Dynamics, heat transport, spectral composition and acoustic signatures of mesoscale variability in the ocean
Carvalho, Daniel Peixoto de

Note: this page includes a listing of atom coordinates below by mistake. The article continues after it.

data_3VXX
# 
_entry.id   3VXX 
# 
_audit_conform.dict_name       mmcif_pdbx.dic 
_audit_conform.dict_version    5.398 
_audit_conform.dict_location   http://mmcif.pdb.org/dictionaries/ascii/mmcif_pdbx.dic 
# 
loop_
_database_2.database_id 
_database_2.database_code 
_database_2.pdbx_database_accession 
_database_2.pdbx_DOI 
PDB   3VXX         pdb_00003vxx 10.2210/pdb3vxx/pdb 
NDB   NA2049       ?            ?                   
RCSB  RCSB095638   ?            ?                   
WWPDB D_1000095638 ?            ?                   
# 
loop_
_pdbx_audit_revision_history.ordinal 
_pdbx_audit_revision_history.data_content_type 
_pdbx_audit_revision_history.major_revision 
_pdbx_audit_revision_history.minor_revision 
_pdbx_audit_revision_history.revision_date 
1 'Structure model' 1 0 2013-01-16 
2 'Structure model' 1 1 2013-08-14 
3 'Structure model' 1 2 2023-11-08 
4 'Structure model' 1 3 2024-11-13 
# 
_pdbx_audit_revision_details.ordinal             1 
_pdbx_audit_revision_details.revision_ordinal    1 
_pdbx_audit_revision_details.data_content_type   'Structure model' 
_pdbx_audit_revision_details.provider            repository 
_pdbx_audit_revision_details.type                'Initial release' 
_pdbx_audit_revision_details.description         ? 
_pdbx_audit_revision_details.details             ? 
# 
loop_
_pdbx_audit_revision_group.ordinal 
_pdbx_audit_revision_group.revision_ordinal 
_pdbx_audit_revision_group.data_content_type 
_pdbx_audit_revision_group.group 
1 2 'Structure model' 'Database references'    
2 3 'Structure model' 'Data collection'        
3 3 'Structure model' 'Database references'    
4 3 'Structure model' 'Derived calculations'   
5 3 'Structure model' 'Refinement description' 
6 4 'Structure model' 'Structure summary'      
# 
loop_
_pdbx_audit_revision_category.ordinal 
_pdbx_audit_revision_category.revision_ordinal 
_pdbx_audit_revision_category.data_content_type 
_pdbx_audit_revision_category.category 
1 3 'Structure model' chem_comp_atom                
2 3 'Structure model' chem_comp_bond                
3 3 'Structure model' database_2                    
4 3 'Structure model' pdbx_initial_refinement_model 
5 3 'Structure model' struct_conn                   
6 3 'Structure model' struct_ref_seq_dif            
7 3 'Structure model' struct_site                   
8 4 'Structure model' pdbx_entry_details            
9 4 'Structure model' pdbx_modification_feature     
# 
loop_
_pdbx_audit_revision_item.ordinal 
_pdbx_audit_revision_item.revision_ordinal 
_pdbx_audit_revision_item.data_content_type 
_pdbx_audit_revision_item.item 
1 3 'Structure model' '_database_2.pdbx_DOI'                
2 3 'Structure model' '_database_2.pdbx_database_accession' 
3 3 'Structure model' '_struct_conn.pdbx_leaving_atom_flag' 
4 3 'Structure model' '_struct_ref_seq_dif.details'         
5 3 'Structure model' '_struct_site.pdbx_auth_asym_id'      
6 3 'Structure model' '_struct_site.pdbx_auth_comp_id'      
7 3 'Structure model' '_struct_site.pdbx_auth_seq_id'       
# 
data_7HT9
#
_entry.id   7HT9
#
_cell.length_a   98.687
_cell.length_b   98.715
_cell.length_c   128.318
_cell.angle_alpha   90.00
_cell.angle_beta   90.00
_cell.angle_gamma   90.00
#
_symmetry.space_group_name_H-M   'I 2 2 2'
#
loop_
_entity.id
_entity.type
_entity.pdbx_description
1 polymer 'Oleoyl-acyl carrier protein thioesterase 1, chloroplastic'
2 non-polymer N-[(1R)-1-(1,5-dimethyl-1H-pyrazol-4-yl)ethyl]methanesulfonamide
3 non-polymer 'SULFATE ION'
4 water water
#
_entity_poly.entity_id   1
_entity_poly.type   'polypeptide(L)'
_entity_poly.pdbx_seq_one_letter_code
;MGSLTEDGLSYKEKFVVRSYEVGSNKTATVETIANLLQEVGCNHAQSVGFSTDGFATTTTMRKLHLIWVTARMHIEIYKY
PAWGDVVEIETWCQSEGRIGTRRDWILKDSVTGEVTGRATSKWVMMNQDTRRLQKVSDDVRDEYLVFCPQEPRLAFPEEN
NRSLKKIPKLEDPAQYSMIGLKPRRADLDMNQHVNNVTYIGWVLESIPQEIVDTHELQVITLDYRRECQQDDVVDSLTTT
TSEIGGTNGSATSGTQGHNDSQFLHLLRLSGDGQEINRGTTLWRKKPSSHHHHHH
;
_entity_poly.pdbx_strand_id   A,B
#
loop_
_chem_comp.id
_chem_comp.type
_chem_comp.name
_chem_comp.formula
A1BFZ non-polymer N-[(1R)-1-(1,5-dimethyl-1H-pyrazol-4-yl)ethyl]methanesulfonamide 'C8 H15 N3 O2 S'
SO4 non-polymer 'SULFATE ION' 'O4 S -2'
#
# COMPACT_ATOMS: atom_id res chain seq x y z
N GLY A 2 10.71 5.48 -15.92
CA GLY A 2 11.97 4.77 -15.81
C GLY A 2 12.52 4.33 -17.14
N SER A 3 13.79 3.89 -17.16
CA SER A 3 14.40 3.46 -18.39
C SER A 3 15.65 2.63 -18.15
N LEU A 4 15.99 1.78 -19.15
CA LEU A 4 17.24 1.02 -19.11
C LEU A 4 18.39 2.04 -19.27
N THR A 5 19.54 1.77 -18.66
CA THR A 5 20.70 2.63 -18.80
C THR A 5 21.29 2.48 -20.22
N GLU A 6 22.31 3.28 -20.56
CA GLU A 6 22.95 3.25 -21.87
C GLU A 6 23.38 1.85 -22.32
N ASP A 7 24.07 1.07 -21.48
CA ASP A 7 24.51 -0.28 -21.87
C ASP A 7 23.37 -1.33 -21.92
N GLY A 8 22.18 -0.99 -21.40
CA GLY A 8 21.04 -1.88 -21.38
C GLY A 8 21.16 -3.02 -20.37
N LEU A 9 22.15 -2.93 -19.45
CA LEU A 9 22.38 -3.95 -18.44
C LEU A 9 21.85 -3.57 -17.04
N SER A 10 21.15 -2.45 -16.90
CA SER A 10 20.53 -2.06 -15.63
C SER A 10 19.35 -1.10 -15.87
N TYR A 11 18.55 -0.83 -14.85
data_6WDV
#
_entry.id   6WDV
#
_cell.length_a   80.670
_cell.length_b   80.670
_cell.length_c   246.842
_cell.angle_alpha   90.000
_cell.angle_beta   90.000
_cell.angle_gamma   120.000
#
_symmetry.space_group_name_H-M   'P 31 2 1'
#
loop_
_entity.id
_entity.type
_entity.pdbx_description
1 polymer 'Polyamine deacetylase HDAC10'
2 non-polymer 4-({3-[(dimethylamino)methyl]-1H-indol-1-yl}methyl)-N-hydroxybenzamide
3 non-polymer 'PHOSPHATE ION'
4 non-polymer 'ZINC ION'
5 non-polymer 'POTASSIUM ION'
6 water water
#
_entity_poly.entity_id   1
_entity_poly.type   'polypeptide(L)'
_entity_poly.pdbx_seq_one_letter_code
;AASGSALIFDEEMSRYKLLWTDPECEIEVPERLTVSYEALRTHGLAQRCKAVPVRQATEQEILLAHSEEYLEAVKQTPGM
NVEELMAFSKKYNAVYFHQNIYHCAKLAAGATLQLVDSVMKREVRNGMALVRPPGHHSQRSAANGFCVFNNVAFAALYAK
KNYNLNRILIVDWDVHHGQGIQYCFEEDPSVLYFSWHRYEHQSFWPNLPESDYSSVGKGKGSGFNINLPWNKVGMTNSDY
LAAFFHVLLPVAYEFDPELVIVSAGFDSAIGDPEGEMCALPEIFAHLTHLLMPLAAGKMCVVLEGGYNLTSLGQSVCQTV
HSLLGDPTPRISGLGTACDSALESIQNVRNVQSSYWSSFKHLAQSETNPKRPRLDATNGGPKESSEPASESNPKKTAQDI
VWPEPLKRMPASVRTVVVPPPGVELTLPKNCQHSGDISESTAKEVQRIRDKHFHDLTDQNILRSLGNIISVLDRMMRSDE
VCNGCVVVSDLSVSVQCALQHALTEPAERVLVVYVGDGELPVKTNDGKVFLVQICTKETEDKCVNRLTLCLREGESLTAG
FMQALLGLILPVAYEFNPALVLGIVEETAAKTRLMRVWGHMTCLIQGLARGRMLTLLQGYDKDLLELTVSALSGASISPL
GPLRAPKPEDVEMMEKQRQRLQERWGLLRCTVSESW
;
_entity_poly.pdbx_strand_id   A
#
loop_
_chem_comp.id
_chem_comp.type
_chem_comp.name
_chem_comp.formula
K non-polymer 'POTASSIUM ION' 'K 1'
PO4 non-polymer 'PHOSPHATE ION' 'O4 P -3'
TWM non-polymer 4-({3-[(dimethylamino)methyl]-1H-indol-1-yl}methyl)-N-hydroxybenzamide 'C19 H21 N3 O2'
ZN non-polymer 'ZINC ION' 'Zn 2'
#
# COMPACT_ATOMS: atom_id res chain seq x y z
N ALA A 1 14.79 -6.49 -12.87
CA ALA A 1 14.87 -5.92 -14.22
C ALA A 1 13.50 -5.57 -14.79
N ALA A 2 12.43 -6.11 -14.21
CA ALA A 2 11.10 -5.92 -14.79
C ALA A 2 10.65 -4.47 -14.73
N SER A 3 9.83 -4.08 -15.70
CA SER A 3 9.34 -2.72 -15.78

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The general circulation of the global ocean is turbulent rather than laminar. Mesoscale eddies contribute to the transport of tracers like heat, salt, and oxygen, and affect large-scale ocean dynamics. The problem of representing mesoscale variability stems from the nonlinear character of eddy dynamics that makes it difficult to predict equilibrated fluxes. The most intuitive solution is to apply a parameterization based on the eddy-driven transport observed in a global ocean that has been spinning up for centuries, which may not be feasible at present. An alternative approach involves constructing relatively simple analytically tractable equilibration models. In this study, the equilibration mechanism called the Growth Rate Balance (GRB) model proposes an explanation to the eddy dynamics as a competition between primary and secondary instabilities. The GRB model is validated in two configurations: in a two-layer model, and in a continuously stratified model. They identify the dependences of equilibrated fluxes on the characteristics of the background flow, and the applicability range of the GRB model. Finally, acoustic signatures of a fully developed eddy field predicted by the GRB model characterize the role of mesoscale variability in the important naval problem of acoustic propagation.
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